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Aortic Dissection

Aortic dissection is a cardiac emergency and can be fatal if not diagnosed and treated quickly. Anyone who experiences an acute onset of chest pain, fullness, discomfort or pressure; shortness of breath; pain or discomfort in one or both arms, the neck, jaw or stomach; breaks out into a cold sweat, experiences nausea, vomiting or passes out should call 911 immediately. The acute onset of these symptoms could indicate the early stages of aortic dissection, a heart attack, or of another cardiac-related condition.

The aorta is the main artery in the body. It carries blood pumped from the heart to the rest of the body, including critical organs like the brain, kidneys, lungs and intestines. The aorta is made up of three layers (outer, middle and inner). In certain circumstances, a tear occurs in the inner layer of the aorta. This causes blood to leak through the tear and leads to the inner and middle layers to separate (dissect). If the blood-filled channel ruptures through the outside layer of the aorta, aortic dissection is often fatal.

Aortic dissection is relatively uncommon. The condition most frequently occurs in men in their 60s and 70s. Symptoms of aortic dissection may mimic those of other diseases, often leading to delays in diagnosis. However, when an aortic dissection is detected early and treated promptly, the chance of survival greatly improves.

Aortic Dissection

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Types of Aortic Dissections

  • “Type A” Aortic Dissection: This type of tear is located closer to the heart and can be life-threatening. It usually requires urgent surgery to repair or replace the first segment of the aorta (ascending aorta) where the tear started.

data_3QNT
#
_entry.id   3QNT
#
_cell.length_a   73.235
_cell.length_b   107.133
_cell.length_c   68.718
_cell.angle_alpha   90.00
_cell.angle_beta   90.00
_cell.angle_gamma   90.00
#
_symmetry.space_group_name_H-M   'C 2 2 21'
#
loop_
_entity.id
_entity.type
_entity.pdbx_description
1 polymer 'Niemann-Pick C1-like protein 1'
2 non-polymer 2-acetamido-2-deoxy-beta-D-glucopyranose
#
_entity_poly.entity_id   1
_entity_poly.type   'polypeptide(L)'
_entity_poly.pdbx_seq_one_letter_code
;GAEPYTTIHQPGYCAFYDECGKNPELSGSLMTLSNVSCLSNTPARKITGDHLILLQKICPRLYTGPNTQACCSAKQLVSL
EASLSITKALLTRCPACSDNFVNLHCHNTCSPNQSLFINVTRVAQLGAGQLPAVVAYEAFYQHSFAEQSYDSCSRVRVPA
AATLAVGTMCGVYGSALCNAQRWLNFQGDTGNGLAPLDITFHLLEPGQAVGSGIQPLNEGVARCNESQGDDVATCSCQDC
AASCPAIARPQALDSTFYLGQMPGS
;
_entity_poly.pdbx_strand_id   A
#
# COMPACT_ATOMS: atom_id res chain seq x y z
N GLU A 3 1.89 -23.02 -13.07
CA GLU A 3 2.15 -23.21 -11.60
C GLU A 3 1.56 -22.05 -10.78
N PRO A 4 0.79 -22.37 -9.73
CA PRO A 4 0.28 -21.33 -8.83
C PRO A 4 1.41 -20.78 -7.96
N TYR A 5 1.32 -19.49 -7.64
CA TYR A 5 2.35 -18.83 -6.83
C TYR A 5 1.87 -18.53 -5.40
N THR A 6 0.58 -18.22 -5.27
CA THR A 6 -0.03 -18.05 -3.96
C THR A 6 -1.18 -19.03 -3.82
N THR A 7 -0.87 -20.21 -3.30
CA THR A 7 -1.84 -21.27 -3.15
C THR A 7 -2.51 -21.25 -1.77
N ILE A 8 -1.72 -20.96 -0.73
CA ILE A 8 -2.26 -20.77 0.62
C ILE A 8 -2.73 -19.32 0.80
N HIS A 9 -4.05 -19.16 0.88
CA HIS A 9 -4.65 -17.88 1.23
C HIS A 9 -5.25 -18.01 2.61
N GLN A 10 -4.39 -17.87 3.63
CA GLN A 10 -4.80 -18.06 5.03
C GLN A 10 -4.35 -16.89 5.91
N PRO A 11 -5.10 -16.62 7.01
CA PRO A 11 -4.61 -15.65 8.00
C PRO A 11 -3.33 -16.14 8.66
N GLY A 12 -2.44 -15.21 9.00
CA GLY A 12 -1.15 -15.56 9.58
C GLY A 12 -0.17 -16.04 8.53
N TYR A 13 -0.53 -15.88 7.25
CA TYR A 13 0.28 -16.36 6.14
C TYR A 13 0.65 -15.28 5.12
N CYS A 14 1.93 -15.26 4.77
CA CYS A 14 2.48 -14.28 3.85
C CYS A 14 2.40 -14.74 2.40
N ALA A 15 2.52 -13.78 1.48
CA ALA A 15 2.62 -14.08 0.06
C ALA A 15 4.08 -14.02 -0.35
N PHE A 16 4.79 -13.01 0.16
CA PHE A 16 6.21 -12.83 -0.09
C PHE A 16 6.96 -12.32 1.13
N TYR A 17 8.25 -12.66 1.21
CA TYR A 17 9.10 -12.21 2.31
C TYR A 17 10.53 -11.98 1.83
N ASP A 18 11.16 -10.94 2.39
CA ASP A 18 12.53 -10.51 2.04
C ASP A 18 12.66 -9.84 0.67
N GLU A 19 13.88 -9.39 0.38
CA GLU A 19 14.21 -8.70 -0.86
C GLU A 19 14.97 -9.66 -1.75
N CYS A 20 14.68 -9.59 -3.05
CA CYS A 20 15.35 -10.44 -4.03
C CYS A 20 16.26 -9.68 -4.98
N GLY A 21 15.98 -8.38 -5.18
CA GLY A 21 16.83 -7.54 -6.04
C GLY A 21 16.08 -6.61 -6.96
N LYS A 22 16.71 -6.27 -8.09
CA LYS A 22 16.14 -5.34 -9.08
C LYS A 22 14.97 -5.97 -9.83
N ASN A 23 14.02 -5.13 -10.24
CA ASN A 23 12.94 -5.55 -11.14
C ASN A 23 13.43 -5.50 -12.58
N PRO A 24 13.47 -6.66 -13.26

• “Type B” Aortic Dissection: This type of tear is located further from the heart (descending aorta). Though surgery is not necessary immediately, intensive medical therapy for blood pressure control is crucial.

Causes of Aortic Dissections

The causes of aortic dissection are still uncertain, but a tear inside the artery wall is a key factor. However, other conditions, traits or habits may also raise your risk for the disease. These conditions are known as risk factors and include:

Non-Modifiable Risk Factors: These factors are irreversible and cannot be changed. The more of these risk factors you have, the greater your chance of aortic dissection.

  • Male gender
  • Older age
  • Family History/genetics

Modifiable Risk Factors: These factors can be modified, treated or controlled through medications or lifestyle changes.

Other conditions that contribute to aortic dissection:

Symptoms of Aortic Dissections

Signs and symptoms of aortic dissection are the same as symptoms of heart attacks and may include:

  • Chest pain, fullness, discomfort or pressure.
  • Discomfort or pain in one or both arms, the back, neck, jaw, or stomach.
  • Lightheadedness/fainting
  • Fatigue
  • Rapid heart rate (tachycardia) of more than 100 beats per minute.
  • Heart palpitations
  • Shortness of breath
  • Nausea and/or vomiting
  • Sweating

Diagnosis of Aortic Dissections

Your medical team will ideally ask you to describe your symptoms and have your blood pressure, pulse and temperature checked. After that, you may have diagnostic tests and procedures including one or more of the following:

Treatment of Aortic Dissections

The treatment most appropriate for you will depend on your condition, including the size and location of the tear in your artery, as well as any signs or symptoms you're experiencing. Whenever possible, doctors allow the damaged artery to heal on its own, rather than repairing it. If necessary, treatment options include aortic valve repair or replacement.

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Patient Stories

  • "I’m forever grateful to God, Dr. Sardari and the Newark Beth Israel emergency team for my survival that night."

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Cooperman Barnabas Medical Center
94 Old Short Hills Road
Livingston, NJ 07039
(973) 322-5000
Newark Beth Israel Medical Center
201 Lyons Avenue at Osborne Terrace
Newark, NJ 07112
(973) 926-7000
Jersey City Medical Center
355 Grand Street
Jersey City, NJ 07302
(201) 915-2000
Robert Wood Johnson University Hospital
1 Robert Wood Johnson Place
New Brunswick, NJ 08901
(732) 828-3000

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